I’m trying to get a sense of how much energy a 27 horsepower engine outputs.

27 hp $=$ 20 133 watts (joules/second). Potential energy can be calculated as $E = mgh$ where $g = ~9.8\ m/s^2$ on earth. Therefore,

$m = \frac{20133\ W}{9.8\ m/s^2} = ~3000\ kg$.

So, for example, if you use a 27 hp engine to pump hydraulic fluid. Would it output as much fluid as a 3000 kg stone block pushing down a piston at 1 meter per second? Everything else equal.

  • $\begingroup$ Actually, IIRC the horsepower is actually defined along these lines, clearly thinking of horses working mills or lifting things: I seem to recall 33 000 English pounds lifted through 1 foot in one minute (this is 747.5W, so my numbers are vaguely right). Your interpretation is fine - although you would have to make sure that the volume of fluid shoved out of the piston and its pressure were such that the upward force on the block were just a little less than the downward force from the stone - otherwise work is simply wasted. $\endgroup$ – WetSavannaAnimal Aug 18 '13 at 11:34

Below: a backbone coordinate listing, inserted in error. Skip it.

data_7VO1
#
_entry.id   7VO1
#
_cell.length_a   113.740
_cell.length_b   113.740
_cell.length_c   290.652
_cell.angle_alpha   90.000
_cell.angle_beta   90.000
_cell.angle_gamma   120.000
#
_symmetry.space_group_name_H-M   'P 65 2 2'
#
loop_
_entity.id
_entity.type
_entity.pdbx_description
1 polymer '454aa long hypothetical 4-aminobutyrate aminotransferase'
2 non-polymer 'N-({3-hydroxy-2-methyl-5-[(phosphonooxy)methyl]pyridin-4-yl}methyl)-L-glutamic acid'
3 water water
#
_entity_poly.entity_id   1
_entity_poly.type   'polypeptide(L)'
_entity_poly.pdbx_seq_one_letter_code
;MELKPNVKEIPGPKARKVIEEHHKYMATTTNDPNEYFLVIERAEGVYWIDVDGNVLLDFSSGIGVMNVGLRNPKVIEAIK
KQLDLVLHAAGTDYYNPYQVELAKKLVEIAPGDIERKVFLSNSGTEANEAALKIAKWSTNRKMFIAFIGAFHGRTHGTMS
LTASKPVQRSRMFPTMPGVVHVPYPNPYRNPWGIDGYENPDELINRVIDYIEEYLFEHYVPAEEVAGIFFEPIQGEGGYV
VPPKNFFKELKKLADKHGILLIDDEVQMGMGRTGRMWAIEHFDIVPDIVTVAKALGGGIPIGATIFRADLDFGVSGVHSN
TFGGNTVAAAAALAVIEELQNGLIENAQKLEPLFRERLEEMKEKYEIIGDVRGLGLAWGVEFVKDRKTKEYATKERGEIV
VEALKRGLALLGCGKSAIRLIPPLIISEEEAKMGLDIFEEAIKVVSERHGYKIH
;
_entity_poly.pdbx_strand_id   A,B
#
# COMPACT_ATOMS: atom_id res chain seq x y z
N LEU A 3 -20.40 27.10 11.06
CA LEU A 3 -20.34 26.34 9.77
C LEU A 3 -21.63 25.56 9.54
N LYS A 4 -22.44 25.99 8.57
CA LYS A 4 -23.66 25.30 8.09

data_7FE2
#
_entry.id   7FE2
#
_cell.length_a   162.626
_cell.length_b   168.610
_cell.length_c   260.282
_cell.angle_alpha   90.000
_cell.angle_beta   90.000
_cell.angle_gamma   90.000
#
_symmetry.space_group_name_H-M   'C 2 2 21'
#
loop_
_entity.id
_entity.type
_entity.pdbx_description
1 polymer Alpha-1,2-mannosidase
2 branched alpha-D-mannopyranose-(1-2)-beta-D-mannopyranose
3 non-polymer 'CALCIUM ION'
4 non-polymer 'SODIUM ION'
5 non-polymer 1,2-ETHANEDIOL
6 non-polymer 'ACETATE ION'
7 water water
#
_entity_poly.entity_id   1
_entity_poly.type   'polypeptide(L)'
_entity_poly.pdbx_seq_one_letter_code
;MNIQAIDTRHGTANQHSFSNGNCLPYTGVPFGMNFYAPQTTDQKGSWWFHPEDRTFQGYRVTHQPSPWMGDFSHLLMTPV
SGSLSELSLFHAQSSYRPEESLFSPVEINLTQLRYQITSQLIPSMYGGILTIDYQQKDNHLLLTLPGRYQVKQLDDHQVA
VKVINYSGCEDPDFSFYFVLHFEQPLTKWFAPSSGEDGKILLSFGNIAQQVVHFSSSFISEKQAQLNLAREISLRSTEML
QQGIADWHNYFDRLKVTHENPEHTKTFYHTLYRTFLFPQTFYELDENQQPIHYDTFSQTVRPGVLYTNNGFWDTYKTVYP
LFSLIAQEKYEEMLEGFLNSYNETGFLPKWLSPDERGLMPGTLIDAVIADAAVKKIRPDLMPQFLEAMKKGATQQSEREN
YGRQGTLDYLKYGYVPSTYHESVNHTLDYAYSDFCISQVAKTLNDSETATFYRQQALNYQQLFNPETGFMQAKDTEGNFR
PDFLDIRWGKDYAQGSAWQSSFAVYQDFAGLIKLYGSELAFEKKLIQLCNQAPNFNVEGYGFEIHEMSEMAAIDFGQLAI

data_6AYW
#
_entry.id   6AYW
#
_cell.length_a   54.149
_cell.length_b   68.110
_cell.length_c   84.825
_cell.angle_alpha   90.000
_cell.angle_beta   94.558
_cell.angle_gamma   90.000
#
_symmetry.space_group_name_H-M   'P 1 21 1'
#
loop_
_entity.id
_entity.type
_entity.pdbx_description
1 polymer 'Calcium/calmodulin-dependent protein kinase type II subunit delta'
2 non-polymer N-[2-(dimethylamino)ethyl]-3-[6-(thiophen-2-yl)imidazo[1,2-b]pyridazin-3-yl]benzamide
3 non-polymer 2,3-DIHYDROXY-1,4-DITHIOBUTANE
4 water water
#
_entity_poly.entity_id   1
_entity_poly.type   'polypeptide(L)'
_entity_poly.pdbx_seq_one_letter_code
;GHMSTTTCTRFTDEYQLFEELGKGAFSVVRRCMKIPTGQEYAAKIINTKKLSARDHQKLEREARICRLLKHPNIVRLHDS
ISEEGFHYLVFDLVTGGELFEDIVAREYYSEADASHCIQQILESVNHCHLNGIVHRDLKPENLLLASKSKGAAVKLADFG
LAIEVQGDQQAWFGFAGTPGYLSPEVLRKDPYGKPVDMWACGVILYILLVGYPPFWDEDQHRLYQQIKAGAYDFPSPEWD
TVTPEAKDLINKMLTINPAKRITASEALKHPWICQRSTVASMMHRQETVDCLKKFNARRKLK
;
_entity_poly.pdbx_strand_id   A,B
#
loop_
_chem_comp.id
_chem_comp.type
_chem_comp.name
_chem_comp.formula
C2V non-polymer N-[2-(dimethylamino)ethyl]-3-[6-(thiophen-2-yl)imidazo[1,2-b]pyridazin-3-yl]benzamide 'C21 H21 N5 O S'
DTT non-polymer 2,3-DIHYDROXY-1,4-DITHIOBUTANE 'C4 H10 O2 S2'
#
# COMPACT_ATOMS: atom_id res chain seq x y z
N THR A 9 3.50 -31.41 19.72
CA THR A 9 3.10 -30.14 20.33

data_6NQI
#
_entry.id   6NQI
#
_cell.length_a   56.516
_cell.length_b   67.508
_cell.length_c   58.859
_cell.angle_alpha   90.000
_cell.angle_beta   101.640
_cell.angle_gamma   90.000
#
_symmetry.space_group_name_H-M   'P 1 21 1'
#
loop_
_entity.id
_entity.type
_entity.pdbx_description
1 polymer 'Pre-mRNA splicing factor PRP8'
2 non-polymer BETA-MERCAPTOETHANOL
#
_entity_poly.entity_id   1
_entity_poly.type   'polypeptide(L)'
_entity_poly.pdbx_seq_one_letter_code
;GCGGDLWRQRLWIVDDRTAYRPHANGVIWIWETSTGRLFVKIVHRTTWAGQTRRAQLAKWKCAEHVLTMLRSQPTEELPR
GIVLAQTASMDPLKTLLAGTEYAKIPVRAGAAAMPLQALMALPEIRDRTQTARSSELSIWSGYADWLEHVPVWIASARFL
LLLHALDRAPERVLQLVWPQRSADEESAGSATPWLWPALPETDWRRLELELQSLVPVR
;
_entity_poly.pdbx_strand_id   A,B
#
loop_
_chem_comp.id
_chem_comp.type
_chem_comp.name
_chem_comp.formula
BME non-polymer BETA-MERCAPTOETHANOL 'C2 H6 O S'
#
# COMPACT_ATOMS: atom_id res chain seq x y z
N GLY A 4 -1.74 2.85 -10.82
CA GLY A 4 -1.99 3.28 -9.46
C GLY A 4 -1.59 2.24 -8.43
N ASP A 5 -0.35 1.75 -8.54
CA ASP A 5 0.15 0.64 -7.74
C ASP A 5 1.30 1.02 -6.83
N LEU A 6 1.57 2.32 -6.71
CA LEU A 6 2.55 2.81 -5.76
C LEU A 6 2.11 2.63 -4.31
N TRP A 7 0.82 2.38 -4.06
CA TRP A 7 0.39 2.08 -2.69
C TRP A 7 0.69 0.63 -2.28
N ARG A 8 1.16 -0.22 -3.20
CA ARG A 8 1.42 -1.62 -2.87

• $\begingroup$ Your analysis is correct, except that someone is bound to point out that 20133/9.81 isn't equal to 3000 :-) $\endgroup$ – John Rennie Aug 18 '13 at 14:30
  • $\begingroup$ Lets see, power can be expressed as (Force)*(Speed), (Acceleration)*(Momentum), (Torque)*(Angular Speed), (Pressure)*(Flow Rate), (Voltage)*(Current Flow), ... $\endgroup$ – ja72 Aug 18 '13 at 16:02

1 HP = 745.7 Watts. 1 Watt is a Joule/second, which corresponds to the measure of the rate of energy.

27 HP= 20133 Joules/second. The output of a 27 horse power engine is 20133 Joules per second. The engine of a car is rated a t 50- 120 KW. This engine can make work 672 light bulbs of 30 W. Your analogy is quite right if the pressure of the piston is independent of time.


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